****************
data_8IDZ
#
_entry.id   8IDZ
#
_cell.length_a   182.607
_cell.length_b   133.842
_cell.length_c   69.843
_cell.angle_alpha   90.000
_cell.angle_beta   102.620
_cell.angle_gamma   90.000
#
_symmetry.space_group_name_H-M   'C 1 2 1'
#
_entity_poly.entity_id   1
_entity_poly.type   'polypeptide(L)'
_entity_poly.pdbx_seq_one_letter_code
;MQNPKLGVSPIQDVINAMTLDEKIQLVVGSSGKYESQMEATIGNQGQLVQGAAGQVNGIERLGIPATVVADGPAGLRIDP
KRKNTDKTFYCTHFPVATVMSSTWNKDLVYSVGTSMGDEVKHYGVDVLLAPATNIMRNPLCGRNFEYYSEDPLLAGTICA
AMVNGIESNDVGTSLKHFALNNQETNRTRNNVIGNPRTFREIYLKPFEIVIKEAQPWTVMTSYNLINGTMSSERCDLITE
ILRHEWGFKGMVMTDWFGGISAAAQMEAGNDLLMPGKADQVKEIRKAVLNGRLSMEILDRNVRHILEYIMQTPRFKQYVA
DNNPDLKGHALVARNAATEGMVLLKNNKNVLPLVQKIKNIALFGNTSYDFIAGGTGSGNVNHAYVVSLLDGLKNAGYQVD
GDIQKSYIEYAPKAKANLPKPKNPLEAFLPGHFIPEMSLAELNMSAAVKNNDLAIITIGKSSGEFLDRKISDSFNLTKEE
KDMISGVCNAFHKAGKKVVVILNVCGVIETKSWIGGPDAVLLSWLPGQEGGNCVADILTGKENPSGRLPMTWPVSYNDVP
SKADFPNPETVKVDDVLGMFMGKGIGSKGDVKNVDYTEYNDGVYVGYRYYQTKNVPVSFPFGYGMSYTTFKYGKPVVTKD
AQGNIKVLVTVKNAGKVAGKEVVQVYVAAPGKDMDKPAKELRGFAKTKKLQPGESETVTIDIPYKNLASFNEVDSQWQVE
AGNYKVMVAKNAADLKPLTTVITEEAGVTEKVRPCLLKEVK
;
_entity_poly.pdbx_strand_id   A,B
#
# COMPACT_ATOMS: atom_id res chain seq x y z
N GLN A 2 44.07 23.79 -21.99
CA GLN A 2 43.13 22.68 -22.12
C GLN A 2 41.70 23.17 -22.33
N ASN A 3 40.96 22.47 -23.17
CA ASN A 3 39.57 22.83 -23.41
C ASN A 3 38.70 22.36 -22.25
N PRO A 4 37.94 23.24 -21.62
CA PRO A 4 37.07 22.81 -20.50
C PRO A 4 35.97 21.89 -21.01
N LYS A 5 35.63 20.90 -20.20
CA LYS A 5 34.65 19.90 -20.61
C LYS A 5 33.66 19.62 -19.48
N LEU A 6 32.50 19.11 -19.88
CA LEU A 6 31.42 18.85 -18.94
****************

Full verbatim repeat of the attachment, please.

data_8IDZ
#
_entry.id   8IDZ
#
_cell.length_a   182.607
_cell.length_b   133.842
_cell.length_c   69.843
_cell.angle_alpha   90.000
_cell.angle_beta   102.620
_cell.angle_gamma   90.000
#
_symmetry.space_group_name_H-M   'C 1 2 1'
#
_entity_poly.entity_id   1
_entity_poly.type   'polypeptide(L)'
_entity_poly.pdbx_seq_one_letter_code
;MQNPKLGVSPIQDVINAMTLDEKIQLVVGSSGKYESQMEATIGNQGQLVQGAAGQVNGIERLGIPATVVADGPAGLRIDP
KRKNTDKTFYCTHFPVATVMSSTWNKDLVYSVGTSMGDEVKHYGVDVLLAPATNIMRNPLCGRNFEYYSEDPLLAGTICA
AMVNGIESNDVGTSLKHFALNNQETNRTRNNVIGNPRTFREIYLKPFEIVIKEAQPWTVMTSYNLINGTMSSERCDLITE
ILRHEWGFKGMVMTDWFGGISAAAQMEAGNDLLMPGKADQVKEIRKAVLNGRLSMEILDRNVRHILEYIMQTPRFKQYVA
DNNPDLKGHALVARNAATEGMVLLKNNKNVLPLVQKIKNIALFGNTSYDFIAGGTGSGNVNHAYVVSLLDGLKNAGYQVD
GDIQKSYIEYAPKAKANLPKPKNPLEAFLPGHFIPEMSLAELNMSAAVKNNDLAIITIGKSSGEFLDRKISDSFNLTKEE
KDMISGVCNAFHKAGKKVVVILNVCGVIETKSWIGGPDAVLLSWLPGQEGGNCVADILTGKENPSGRLPMTWPVSYNDVP
SKADFPNPETVKVDDVLGMFMGKGIGSKGDVKNVDYTEYNDGVYVGYRYYQTKNVPVSFPFGYGMSYTTFKYGKPVVTKD
AQGNIKVLVTVKNAGKVAGKEVVQVYVAAPGKDMDKPAKELRGFAKTKKLQPGESETVTIDIPYKNLASFNEVDSQWQVE
AGNYKVMVAKNAADLKPLTTVITEEAGVTEKVRPCLLKEVK
;
_entity_poly.pdbx_strand_id   A,B
#
# COMPACT_ATOMS: atom_id res chain seq x y z
N GLN A 2 44.07 23.79 -21.99
CA GLN A 2 43.13 22.68 -22.12
C GLN A 2 41.70 23.17 -22.33
N ASN A 3 40.96 22.47 -23.17
CA ASN A 3 39.57 22.83 -23.41
C ASN A 3 38.70 22.36 -22.25
N PRO A 4 37.94 23.24 -21.62
CA PRO A 4 37.07 22.81 -20.50
C PRO A 4 35.97 21.89 -21.01
N LYS A 5 35.63 20.90 -20.20
CA LYS A 5 34.65 19.90 -20.61
C LYS A 5 33.66 19.62 -19.48
N LEU A 6 32.50 19.11 -19.88
CA LEU A 6 31.42 18.85 -18.94